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Each week, hundreds of households turn to the St. Vincent de Paul Food Pantry for food. In order for households to have fresh produce, meat, dairy, bakery items and more, we need your help. If you care about food security, helping your community and lending a hand to people in need, then join our volunteer team! Flexible volunteer positions are available on weekday mornings and afternoons. Some volunteer positions in our food pantry require the ability to bend, lift and carry up to 20 lbs. at a time, but not all. Ready to help? Apply now or contact Zoe Lavender for more information.

Lend a hand to:

Load food outside: HIGH PRIORITY

If you would prefer to work outside assisting with our drive-through food pantry, this would be the position for you! Your primary responsibility would be to load food into vehicles as they come through the drive-through.  This does require a bit more lifting and carrying, the items will be about 15- 20 pounds. (We do need a weekly commitment for this specific volunteer duty).

Control drive-through traffic: HIGH PRIORITY

Have you always wanted to be a crossing guard? Is blaze yellow your color of choice? We have an opportunity you can’t miss! Join the St. Vincent de Paul Food Pantry volunteer team as a traffic controller. As the pantry gets busier, help cars navigate the line and keep everyone safe.

Pack food boxes

This position involves filling boxes or bags with canned and dry goods (between 15- 18 pounds). Package pantry staples, cooking supplies and nonperishable items. You will also stock and sort some food donations.

Stock shelves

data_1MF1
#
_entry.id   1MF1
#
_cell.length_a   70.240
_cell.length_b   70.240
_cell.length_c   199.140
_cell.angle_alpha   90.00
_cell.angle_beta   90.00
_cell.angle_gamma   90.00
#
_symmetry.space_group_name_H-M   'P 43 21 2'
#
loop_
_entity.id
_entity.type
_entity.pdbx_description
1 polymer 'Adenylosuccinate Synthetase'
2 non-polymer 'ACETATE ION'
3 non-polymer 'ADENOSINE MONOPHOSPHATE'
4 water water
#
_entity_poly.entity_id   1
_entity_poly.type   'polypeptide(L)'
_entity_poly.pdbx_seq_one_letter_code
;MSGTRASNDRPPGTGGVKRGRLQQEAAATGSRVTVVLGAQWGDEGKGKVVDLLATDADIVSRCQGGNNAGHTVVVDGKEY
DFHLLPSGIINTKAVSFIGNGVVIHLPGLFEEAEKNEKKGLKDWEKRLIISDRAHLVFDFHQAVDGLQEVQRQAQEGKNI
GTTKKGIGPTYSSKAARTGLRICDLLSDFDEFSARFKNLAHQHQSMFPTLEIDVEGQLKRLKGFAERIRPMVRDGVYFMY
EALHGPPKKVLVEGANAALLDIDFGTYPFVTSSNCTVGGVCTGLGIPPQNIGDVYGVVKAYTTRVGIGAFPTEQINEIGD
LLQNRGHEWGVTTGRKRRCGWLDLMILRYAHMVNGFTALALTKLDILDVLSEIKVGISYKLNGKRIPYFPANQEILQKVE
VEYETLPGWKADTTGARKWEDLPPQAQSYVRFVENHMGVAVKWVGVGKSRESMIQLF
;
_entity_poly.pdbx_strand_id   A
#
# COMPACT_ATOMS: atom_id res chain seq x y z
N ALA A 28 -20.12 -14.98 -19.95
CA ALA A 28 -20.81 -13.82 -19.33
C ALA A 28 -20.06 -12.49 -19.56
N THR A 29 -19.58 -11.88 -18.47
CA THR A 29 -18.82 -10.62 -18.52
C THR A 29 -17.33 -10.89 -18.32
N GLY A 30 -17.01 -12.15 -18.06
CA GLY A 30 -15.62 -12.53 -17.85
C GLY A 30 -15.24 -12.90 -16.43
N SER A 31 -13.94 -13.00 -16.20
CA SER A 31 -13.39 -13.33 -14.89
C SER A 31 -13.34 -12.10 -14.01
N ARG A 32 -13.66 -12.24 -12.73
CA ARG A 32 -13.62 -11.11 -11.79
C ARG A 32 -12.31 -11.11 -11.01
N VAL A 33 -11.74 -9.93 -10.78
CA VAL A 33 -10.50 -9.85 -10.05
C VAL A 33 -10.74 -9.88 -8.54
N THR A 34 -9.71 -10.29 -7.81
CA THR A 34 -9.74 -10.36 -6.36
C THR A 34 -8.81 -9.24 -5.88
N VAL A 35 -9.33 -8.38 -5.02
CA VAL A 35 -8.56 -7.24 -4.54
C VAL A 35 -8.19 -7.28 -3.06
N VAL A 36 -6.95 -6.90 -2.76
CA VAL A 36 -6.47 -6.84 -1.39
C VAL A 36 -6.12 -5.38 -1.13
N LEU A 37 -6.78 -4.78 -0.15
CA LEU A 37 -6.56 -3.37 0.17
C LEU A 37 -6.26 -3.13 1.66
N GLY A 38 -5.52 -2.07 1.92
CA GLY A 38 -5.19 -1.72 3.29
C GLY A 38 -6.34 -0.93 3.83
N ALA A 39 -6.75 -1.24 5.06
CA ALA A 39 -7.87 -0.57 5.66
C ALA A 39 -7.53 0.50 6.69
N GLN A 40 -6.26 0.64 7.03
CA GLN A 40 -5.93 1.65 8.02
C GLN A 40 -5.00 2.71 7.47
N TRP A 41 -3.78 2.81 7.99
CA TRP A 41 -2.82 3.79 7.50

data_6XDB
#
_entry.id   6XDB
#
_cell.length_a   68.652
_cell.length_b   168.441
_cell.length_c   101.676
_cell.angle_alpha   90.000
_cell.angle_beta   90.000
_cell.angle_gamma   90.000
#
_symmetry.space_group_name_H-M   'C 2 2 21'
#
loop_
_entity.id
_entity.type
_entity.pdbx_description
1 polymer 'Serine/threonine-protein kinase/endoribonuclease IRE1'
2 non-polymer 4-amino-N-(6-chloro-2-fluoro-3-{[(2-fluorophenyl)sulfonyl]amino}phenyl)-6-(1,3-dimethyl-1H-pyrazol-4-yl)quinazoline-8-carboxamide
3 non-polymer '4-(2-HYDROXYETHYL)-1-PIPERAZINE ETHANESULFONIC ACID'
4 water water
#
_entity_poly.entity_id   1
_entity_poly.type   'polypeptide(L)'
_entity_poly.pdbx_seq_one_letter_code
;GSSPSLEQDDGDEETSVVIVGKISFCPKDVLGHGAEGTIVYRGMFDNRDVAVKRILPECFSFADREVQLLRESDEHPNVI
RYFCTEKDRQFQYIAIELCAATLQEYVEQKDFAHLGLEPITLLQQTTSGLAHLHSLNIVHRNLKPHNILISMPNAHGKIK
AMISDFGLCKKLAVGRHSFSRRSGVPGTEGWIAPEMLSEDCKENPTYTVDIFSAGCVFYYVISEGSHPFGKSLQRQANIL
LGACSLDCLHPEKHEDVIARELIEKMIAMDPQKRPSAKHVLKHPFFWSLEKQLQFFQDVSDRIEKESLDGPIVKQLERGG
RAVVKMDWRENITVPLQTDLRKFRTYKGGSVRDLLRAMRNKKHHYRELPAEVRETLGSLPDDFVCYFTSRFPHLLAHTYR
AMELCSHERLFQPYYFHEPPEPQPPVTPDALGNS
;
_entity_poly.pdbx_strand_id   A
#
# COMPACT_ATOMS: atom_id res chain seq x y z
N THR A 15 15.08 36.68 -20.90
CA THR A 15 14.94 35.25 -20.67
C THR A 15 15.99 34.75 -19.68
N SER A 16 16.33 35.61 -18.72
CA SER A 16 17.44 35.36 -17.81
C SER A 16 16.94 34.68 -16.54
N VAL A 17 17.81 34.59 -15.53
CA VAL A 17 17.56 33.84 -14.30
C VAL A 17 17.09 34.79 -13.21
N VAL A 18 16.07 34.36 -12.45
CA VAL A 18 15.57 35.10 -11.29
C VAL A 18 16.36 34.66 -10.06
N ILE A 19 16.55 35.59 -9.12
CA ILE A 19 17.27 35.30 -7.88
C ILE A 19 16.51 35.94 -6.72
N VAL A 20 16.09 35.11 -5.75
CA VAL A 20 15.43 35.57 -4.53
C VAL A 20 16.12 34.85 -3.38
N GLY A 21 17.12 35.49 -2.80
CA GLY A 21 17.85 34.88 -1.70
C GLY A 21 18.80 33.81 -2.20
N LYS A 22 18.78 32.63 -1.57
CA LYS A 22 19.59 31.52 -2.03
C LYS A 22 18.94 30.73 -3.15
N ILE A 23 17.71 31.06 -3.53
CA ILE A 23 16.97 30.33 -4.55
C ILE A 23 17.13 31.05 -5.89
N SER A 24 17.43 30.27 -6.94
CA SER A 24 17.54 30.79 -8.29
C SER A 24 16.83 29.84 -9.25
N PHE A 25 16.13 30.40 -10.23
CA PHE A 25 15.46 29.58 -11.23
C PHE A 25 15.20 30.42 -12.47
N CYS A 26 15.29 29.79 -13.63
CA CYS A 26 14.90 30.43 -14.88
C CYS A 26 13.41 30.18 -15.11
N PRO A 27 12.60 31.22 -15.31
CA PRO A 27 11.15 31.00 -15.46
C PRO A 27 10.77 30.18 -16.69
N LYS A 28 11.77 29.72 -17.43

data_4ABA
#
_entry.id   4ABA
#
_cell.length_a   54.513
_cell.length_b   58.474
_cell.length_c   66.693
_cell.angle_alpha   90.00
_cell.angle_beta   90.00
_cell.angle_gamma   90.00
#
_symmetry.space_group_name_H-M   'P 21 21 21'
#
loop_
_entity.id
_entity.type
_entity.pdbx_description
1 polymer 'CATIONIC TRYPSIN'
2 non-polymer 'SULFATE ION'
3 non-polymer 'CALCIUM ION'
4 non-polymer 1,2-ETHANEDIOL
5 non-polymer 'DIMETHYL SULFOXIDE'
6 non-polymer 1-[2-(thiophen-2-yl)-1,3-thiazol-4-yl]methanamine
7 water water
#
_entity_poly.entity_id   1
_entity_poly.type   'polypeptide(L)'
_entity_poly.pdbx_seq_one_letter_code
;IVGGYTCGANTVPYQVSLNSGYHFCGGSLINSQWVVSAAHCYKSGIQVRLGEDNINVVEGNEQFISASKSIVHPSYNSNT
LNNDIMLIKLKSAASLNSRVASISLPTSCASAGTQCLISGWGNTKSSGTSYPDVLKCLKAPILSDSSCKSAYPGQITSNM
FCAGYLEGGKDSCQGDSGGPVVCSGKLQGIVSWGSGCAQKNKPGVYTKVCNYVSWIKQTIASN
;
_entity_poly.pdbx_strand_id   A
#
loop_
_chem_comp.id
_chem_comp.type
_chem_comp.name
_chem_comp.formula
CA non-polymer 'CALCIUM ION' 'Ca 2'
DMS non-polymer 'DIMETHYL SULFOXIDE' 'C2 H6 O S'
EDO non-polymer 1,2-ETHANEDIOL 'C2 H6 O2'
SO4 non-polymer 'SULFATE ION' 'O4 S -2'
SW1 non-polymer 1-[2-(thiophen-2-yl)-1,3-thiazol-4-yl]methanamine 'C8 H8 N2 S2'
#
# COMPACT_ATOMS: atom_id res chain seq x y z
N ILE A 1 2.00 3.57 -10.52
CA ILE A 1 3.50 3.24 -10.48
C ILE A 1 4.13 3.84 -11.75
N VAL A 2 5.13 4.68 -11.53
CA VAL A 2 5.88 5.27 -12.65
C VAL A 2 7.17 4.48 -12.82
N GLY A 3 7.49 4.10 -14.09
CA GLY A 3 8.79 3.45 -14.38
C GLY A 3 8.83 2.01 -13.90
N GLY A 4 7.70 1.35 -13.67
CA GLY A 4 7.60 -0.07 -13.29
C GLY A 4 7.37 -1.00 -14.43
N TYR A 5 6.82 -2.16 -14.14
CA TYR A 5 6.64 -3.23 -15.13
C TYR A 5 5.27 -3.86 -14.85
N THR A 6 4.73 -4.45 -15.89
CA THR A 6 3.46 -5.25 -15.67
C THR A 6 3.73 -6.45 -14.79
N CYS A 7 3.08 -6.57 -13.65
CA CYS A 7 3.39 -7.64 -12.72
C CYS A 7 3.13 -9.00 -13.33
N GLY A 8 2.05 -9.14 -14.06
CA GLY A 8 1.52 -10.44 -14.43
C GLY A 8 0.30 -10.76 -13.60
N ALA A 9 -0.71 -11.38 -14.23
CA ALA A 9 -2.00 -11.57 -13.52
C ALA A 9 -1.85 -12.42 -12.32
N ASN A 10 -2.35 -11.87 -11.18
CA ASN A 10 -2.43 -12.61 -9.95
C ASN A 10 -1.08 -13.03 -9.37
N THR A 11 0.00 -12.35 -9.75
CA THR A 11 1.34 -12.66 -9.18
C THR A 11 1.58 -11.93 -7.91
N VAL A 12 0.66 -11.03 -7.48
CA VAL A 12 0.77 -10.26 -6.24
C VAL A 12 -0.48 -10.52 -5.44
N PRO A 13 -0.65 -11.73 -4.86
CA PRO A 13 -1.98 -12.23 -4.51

This position requires lifting and transporting cases of food. The cases can weigh up to 20 pounds, but many are not as heavy (between 10- 15 pounds). We have pallets of food stored in the back of the pantry and this job will entail taking a flat pushcart into the back and bringing up cases of canned and dry goods to stock the table that our food box packers are using to fill their boxes.

Sort and package food

We are in need of volunteers to assist with sorting food donations and packaging them into bags so they can be distributed outside in the drive-through. We are currently limited in morning availability however we are in need of volunteers for the afternoon shifts to help with a second round of bagging food once our pantry is in full swing for the day.

Fill online orders

We are in need of volunteers to help fill our online order requests. This job serves as a personal shopper. You’ll be given a list of items for an order and you’ll package them into bags and boxes accordingly. This will include various dry goods, dairy and frozen meat. Once the order is complete, you’ll label the orders and organize them onto shelves to await pickup.

Updated: 1/18/2023

The Feast of St. Isadore, patron saint of farmers, saw St. Vincent de Paul — Madison volunteers and staff come together for the annual blessing of Lacy Garden, a member of Madison Area Food Pantry Gardens.

Msgr. Larry Bakke led the blessing, which included a reminder from the book of Genesis that God has called us to be stewards of his creation. The gathered group prayed for a bountiful harvest to provide food for families coping with food insecurity in our community. Msgr. Bakke, pastor of Our Lady Queen of Peace Parish in Madison, reflected that God’s work began in a garden and continued in a garden after Christ’s resurrection.